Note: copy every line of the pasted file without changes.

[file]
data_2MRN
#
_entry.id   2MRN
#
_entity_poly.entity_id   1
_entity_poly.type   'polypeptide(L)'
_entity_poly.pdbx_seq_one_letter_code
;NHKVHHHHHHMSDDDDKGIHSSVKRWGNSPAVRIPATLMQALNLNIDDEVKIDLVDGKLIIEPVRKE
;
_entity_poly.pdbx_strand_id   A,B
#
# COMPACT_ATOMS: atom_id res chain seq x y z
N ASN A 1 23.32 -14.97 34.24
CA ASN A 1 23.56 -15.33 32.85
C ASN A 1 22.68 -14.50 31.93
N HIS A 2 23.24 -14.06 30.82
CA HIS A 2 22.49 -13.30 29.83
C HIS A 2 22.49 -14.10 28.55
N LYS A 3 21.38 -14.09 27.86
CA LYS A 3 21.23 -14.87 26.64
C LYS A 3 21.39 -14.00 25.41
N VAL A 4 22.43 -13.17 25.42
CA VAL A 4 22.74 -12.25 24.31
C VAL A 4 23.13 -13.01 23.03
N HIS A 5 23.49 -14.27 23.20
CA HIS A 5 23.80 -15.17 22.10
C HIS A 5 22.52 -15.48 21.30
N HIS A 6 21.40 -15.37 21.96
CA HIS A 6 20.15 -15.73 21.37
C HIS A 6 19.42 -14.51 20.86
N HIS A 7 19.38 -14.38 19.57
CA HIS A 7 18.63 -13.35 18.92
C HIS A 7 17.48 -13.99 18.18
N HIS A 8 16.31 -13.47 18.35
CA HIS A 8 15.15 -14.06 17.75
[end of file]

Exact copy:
data_2MRN
#
_entry.id   2MRN
#
_entity_poly.entity_id   1
_entity_poly.type   'polypeptide(L)'
_entity_poly.pdbx_seq_one_letter_code
;NHKVHHHHHHMSDDDDKGIHSSVKRWGNSPAVRIPATLMQALNLNIDDEVKIDLVDGKLIIEPVRKE
;
_entity_poly.pdbx_strand_id   A,B
#
# COMPACT_ATOMS: atom_id res chain seq x y z
N ASN A 1 23.32 -14.97 34.24
CA ASN A 1 23.56 -15.33 32.85
C ASN A 1 22.68 -14.50 31.93
N HIS A 2 23.24 -14.06 30.82
CA HIS A 2 22.49 -13.30 29.83
C HIS A 2 22.49 -14.10 28.55
N LYS A 3 21.38 -14.09 27.86
CA LYS A 3 21.23 -14.87 26.64
C LYS A 3 21.39 -14.00 25.41
N VAL A 4 22.43 -13.17 25.42
CA VAL A 4 22.74 -12.25 24.31
C VAL A 4 23.13 -13.01 23.03
N HIS A 5 23.49 -14.27 23.20
CA HIS A 5 23.80 -15.17 22.10
C HIS A 5 22.52 -15.48 21.30
N HIS A 6 21.40 -15.37 21.96
CA HIS A 6 20.15 -15.73 21.37
C HIS A 6 19.42 -14.51 20.86
N HIS A 7 19.38 -14.38 19.57
CA HIS A 7 18.63 -13.35 18.92
C HIS A 7 17.48 -13.99 18.18
N HIS A 8 16.31 -13.47 18.35
CA HIS A 8 15.15 -14.06 17.75